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January 16, 2014 | Tom Ballard

INVESTMENT OUTLOOK #5: What does Tennessee need in the future?

(EDITOR’S NOTE: This is the fifth article in our six-part investment outlook series.)

We asked the region’s leaders in angel and venture capital for their thoughts about the outlook for investment capital in 2014. In the fifth of a six-part series, we posed the question: “Does Tennessee need a follow-on to the TNInvestco program and, if so, what would you say is most needed? Is there a model from another state that you think is a very successful approach?”

  • David Belitz, Chief Executive Officer (CEO) of The Lupton Company, LLC, and Partner, The Chattanooga Renaissance Fund. I don’t think the political environment would support a new TNInvestco program.  I think the state could do more by improving air access to Tennessee and by providing “incentive” packages that matter to start-ups.  If we want to attract outside capital, we need to make it easier to travel to and from current capital centers like the Valley, New York and Boston to multiple parts of Tennessee.
  • Eric Dobson, CEO, Angel Capital Group. I think the TNInvestco (TNI) program was visionary.  I think it established a new bar for others to emulate.  But, politically, TNI 2.0 is not going to happen.  They concentrated too much of the investible cash in Nashville and in one sector, healthcare/biotech/med device.  There simply are not enough quality deals in that market segment in the state to take up the capital that was invested effectively.  And, those in the industry know it.
  • Scott Ewing, CEO, Venture Incite, Inc. I think SC Launch in South Carolina and the Ohio Capital Fund have been good efforts.  I applauded the creation of the TNInvestco program and would be pleased to see the state continue its commitment as a capital partner in Tennessee-based technology businesses.  There’s a frequently mentioned concern here that while seed- and early-stage funding became available through TNInvestco, there has been no targeted effort to provide growth-stage capital to companies that survive as startups.  I’d echo those concerns, but my own focus is primarily on the earlier stage funding.  I’d like to see a return of a Technology Maturation Fund that was restructured to strictly support commercial development activity, not to fund academic research.  To fund the early “D” effort and not the big “R” in R&D. Too often we see laboratory technology mistakenly billed as a TRL 5 (Technology Readiness Level 5 – a prototype that has been validated in a relevant operational environment).  After due diligence, we discover that the technology’s true state of commercial readiness is perhaps TRL 3 (laboratory proof of concept validation).  It costs a start-up time and precious cash to uncover the true TRL.  If the technology is not “off the shelf” development ready – what I will call “business ready” – at the time of licensing, a start-up is very likely to founder.  Seed grants of $5-10K are too small to accomplish business readiness validation; $300K venture-sized investments are too ambitious for technology that is not already business ready.  I envision a Maturation Fund for for-profit businesses that would help fill a $50-150K gap to transition technology from “R” to “D.”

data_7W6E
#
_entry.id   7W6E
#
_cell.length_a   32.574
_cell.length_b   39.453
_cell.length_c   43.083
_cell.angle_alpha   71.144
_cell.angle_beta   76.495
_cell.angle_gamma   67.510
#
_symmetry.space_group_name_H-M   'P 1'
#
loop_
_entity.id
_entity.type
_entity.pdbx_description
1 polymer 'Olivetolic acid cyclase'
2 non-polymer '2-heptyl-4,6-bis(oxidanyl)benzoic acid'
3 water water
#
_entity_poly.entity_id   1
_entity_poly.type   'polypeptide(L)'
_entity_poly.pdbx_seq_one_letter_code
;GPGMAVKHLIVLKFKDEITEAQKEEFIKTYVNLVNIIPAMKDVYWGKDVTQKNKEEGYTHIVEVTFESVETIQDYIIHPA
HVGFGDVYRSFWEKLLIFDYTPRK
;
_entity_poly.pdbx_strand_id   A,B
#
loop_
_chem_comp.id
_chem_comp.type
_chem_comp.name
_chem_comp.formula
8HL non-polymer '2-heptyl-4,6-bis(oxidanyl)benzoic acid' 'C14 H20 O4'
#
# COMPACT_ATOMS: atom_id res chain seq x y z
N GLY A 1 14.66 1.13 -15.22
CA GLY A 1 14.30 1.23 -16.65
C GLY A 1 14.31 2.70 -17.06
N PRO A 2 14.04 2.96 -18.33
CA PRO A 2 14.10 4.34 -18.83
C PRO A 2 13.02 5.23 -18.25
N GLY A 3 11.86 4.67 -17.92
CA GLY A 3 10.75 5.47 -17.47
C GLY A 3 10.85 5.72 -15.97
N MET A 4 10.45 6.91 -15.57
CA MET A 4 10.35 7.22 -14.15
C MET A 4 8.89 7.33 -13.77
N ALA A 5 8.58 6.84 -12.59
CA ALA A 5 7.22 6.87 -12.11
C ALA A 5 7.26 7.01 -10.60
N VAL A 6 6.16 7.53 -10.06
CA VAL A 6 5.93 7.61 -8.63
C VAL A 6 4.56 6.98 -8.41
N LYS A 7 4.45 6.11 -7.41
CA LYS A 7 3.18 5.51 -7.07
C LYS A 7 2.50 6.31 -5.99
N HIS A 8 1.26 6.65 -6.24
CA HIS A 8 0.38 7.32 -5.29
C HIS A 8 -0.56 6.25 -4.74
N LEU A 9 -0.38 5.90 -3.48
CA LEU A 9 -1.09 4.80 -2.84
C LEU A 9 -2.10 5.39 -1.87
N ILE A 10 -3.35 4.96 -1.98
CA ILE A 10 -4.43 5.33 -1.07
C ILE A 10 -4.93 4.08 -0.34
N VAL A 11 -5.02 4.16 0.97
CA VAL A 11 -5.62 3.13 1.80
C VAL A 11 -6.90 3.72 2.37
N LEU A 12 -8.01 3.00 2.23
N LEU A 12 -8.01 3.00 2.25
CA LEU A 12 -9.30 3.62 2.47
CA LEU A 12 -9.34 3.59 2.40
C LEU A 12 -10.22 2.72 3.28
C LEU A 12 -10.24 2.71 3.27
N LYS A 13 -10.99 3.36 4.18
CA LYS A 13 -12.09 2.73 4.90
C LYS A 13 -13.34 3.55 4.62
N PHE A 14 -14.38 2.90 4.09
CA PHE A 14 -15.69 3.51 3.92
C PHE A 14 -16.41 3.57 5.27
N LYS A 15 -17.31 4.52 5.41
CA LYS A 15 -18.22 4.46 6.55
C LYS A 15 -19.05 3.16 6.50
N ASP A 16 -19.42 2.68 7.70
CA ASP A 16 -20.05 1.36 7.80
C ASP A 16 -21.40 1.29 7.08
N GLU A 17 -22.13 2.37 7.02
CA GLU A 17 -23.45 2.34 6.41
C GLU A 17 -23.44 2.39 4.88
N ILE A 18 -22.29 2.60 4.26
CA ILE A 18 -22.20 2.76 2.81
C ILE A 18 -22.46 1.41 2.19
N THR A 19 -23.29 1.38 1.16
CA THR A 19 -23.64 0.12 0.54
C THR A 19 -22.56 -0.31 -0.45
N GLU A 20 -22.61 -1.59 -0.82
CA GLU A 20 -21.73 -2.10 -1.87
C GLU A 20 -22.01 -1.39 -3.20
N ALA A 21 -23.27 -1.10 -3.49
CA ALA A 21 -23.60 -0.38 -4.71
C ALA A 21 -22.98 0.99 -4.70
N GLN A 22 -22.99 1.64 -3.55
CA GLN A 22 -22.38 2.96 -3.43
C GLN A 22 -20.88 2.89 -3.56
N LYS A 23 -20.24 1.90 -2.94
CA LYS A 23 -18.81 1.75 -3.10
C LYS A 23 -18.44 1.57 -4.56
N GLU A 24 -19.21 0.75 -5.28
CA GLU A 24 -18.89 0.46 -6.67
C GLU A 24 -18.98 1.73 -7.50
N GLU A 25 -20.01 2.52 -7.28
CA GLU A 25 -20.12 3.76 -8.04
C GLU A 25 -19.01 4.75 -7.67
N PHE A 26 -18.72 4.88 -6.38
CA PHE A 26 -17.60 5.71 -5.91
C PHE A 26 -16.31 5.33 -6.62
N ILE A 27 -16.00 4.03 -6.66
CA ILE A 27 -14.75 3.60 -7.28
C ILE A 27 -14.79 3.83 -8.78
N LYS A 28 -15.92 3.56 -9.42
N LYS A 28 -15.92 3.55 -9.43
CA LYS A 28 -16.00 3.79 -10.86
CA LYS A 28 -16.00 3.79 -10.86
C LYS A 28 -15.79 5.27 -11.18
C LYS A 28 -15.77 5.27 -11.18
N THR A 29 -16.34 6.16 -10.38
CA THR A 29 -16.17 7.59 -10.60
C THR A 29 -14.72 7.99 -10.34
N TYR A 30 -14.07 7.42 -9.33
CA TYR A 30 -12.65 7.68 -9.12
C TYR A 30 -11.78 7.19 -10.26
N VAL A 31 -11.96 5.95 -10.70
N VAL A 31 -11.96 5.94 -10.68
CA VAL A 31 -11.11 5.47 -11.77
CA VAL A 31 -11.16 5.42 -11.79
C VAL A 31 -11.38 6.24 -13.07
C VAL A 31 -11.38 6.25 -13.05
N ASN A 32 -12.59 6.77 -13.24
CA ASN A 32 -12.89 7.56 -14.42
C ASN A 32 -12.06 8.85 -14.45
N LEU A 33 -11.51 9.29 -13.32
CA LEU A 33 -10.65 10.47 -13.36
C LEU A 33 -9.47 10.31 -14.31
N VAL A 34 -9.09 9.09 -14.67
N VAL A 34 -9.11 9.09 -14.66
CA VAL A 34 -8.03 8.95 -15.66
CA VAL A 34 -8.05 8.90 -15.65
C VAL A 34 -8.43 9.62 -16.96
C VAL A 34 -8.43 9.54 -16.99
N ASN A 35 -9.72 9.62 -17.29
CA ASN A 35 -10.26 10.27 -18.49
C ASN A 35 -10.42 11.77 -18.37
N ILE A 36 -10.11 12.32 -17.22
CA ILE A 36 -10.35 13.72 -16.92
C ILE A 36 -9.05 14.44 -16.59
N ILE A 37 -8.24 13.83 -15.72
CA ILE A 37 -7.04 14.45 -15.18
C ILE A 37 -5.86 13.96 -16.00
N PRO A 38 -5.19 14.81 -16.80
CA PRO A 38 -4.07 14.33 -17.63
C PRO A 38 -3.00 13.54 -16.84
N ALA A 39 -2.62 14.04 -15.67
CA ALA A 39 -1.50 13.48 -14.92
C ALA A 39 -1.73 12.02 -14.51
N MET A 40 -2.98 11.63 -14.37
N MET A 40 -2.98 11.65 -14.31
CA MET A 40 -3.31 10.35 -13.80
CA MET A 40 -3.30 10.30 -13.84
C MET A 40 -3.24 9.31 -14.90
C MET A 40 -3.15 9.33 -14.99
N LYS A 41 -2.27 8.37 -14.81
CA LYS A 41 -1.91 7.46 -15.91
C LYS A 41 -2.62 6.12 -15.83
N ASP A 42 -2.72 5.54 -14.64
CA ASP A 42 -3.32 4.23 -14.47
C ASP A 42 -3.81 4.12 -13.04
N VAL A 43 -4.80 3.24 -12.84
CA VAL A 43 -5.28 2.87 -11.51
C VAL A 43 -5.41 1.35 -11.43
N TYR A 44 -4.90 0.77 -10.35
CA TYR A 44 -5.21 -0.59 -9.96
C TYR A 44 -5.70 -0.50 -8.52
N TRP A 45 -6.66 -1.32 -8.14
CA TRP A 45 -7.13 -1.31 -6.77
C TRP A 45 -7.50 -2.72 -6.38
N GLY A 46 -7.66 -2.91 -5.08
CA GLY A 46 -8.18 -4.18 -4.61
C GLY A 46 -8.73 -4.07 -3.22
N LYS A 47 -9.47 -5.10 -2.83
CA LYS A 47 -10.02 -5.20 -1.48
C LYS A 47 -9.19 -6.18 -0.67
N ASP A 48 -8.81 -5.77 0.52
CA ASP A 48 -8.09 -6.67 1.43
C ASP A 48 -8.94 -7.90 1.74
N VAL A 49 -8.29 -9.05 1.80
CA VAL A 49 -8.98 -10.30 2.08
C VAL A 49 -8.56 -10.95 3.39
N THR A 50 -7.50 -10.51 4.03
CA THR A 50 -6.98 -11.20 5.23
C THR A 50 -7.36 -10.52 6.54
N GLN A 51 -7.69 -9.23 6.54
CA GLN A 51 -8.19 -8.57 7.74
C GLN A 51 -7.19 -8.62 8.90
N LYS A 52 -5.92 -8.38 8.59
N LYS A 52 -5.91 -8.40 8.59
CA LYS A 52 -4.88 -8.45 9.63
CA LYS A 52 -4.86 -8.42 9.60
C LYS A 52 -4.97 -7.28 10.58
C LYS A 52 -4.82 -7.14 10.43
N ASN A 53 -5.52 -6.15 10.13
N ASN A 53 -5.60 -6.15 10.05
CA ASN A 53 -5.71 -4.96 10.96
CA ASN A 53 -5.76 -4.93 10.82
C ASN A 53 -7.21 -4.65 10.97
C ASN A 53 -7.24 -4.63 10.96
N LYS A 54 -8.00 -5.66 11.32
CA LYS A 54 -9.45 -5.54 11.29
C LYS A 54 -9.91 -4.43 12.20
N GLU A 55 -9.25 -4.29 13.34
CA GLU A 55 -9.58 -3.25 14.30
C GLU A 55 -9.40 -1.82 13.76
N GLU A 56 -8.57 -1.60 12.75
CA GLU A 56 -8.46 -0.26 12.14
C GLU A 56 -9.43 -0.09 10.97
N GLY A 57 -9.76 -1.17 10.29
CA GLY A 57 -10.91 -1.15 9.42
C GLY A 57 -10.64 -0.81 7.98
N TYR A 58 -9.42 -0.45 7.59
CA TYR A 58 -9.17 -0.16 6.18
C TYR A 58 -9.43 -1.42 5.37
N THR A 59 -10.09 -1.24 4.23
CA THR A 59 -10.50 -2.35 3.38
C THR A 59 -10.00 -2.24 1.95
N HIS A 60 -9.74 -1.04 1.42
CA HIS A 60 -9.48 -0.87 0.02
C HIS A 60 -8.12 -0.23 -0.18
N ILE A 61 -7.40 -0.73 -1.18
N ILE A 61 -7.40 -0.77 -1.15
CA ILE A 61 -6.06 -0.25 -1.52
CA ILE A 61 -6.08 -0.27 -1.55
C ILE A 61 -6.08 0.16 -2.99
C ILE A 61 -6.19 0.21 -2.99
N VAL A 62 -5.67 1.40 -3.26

• Tony Lettich, Chair and Managing Director, The Angel Roundtable. We believe a follow-on to the TNInvestco program would be helpful, and we would welcome it. The steps that the State of Tennessee has taken to develop the entrepreneurial ecosystem within Tennessee have had a significant positive impact. Continuing these broad-based efforts, including the TNInvestco program or a similar option, will further the strengthening of this ecosystem, which is foundational to additional entrepreneurial growth in our state. Our state has facilitated the development of significant momentum in this area; taking advantage of and furthering the momentum is appropriate.
  • Ken Woody, President, Innova. Company expansion typically requires new capital. With the end of the TNInvestco program, even successful companies need to be developing strong VC or Angel contacts outside of TNInvestco in case they need follow-on funding. Smart companies will establish Lines of Credit early, and conserve funds.
  • Grady Vanderhoofven, Co-Manager, Meritus Ventures and Southern Appalachian Fund. I believe Tennessee does need follow-on to the TNInvestco program, with an expanded focus on a broader segment of the company maturation continuum.  I don’t know if the current political climate will support the creation of an identical, successor program for TNInvestco.  It is possible that a combination or “tool box” of several different initiatives might provide a more comprehensive and sustainable mechanism to encourage support of growing companies in this State.  SCRA in South Carolina has developed an impressive, albeit imperfect, model that includes SCLaunch and other programs focused on companies in South Carolina.

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